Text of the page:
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State, national and international media frequently feature the University of Wyoming and members of its community in stories. Here is a summary of some of the recent coverage:
A report from UW research scientists at the Wyoming Survey and Analysis Center (WYSAC) was cited by The New York Times on the case of a missing white woman in Grand Teton National Park that gained national attention. According to the report, 710 Indigenous people in Wyoming went missing between 2011 and 2020. Newsweek carried a similar article that noted the study found that only 18 percent of Indigenous women who were reported missing received newspaper media coverage.
The New York Times published another related article that cited WYSAC’s data for an article titled “News Media Can’t Shake ‘Missing White Woman Syndrome,’ Critics Say.” VICE News, USA Today, Yahoo! News, The Independent, NBC News and Oil City News had similar articles, also using WYSAC’s research, which is appearing in media outlets worldwide. Emily Grant, a senior research scientist at WYSAC, was interviewed for the NBC News piece.
Part of the fourth annual Wyoming Blockchain Stampede and WyoHackathon was covered last week by Wyoming News Now. The Cheyenne television station reported on the computing education panel discussion that featured UW President Ed Seidel. Nasdaq published a related article noting that UW is “mining bitcoin.”
Sheridan Media and Wyoming News Now published UW’s media release noting that the university has seen an increase in enrollment of first-time students. According to census data collected on the 15th day of classes, UW has enrolled 11,479 students this semester, down 3 percent from the overall enrollment of 11,829 last fall. Oil City News and Wyoming Public Radio published similar articles.
Todd Surovell, head of the UW Department of Anthropology, was interviewed for a National Public Radio (NPR) piece titled “Humans May Not Have Hunted Woolly Mammoths to Extinction Those Thousands of Years Ago.” Surovell told NPR his studies indicate that hunters routinely brought down the giant beasts, which helped lead to their extinction.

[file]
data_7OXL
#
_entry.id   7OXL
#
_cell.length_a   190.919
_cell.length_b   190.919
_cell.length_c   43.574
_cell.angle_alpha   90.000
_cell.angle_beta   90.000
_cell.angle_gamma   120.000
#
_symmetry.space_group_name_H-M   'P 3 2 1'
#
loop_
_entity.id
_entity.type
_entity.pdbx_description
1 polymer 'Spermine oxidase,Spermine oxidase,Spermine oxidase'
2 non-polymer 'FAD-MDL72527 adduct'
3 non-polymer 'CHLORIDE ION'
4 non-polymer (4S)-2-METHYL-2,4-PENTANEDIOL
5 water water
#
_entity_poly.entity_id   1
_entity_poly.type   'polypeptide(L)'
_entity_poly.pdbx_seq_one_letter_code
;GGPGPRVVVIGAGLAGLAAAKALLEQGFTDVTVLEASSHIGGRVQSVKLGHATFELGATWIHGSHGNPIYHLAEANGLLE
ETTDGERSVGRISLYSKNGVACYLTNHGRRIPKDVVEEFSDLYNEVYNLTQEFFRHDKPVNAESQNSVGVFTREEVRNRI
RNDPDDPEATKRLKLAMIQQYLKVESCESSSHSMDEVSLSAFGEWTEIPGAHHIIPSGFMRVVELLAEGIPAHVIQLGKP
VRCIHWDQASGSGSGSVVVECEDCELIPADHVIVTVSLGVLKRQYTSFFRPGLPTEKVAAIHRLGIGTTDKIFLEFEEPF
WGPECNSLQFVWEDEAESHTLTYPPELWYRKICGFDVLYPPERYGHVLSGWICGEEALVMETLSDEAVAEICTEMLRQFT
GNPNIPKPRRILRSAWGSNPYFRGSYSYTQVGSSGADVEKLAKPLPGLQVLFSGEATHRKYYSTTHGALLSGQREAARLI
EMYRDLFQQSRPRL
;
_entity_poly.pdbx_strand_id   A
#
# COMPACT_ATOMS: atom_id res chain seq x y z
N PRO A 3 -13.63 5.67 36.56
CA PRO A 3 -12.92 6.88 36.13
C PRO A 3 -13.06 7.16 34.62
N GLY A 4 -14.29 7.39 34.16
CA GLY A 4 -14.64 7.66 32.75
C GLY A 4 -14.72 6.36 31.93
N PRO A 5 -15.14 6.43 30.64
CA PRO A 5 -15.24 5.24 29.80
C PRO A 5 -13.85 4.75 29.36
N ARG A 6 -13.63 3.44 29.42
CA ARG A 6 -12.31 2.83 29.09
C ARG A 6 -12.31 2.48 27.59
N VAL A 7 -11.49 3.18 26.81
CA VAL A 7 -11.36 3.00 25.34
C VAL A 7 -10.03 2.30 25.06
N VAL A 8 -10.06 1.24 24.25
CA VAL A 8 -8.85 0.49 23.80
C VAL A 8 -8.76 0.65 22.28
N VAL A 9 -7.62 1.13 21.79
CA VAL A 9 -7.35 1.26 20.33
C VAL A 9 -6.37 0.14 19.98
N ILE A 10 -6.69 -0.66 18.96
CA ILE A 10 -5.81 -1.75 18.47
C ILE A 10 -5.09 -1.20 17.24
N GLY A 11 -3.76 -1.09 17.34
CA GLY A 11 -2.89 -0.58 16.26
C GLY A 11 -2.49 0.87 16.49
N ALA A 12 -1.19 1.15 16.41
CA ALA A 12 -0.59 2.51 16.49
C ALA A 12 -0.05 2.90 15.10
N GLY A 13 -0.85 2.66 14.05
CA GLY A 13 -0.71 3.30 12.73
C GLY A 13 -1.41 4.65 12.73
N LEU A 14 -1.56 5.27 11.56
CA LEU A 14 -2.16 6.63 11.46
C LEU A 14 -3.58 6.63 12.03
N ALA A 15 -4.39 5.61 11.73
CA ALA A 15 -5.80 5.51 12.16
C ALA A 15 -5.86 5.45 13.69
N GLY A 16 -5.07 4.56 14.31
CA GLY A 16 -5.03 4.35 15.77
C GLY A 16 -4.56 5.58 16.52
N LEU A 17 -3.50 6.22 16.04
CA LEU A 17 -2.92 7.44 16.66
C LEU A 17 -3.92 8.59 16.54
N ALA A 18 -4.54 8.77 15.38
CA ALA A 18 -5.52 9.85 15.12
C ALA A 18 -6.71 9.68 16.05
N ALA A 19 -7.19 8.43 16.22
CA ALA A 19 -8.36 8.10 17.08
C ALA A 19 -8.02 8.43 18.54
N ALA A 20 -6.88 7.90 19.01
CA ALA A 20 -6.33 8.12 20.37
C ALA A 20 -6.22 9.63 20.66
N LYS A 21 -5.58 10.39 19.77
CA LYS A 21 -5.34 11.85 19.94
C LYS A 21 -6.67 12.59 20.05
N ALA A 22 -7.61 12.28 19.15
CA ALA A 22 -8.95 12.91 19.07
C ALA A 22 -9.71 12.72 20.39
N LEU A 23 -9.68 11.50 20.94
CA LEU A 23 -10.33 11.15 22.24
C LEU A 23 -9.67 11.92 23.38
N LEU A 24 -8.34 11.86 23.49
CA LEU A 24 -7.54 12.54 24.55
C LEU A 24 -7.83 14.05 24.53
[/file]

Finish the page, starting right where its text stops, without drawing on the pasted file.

Sydney Online News published UW’s release noting that UW Professors Michael Cheadle and Barbara John are part of the first-ever mapping of magnetic stripes -- one of the foundations of plate tectonics -- within the lower gabbroic section of fast-spreading oceanic crust. The Florida News Times also published UW’s release.
James “Lefty” Cole, of Laramie, is the grand marshal for UW’s Homecoming parade Saturday, Oct. 23. WyoToday Media published UW’s announcement on the parade and other Homecoming events.
Wyoming News Now published UW’s release noting that UW’s Half Acre Recreation and Wellness Center received a five-year U.S. Department of Health and Human Services Substance Abuse and Mental Health Services Administration grant to provide mental health awareness training on campus.
Tim Zhang, a UW assistant professor of finance, provided expert commentary on a MoneyGeek piece titled “Becoming an Investor in Real Estate Rental Properties.”
The Australian Online News Network, ScienceDaily and News Medical published UW’s release on research from Professor Qian-Quan Sun and doctoral student Yihan Wang. They are researching recurrent neural network structure in the brain.
A UW student from Lander is among Tomé Scholars to Fellows Program recipients, according to County 10. UW’s release noted that the Haub School of Environment and Natural Resources recently received a gift of $600,000 from the Tomé Foundation to create the program.
Laramie Live published UW’s release announcing that Albany County 4-H is collaborating with the Coe Student Innovation Center makerspace to offer an after-school program for 8- to 14-year-olds.
UW psychology Professor Carolyn Pepper’s research team at UW’s Stress and Mood Lab is using nationally collected health data to understand what factors are specific to the Mountain West’s high suicide rate. The Gillette News Record published UW’s release on the study.
County 10 published UW’s release announcing that nominations are now being accepted for UW honorary degrees.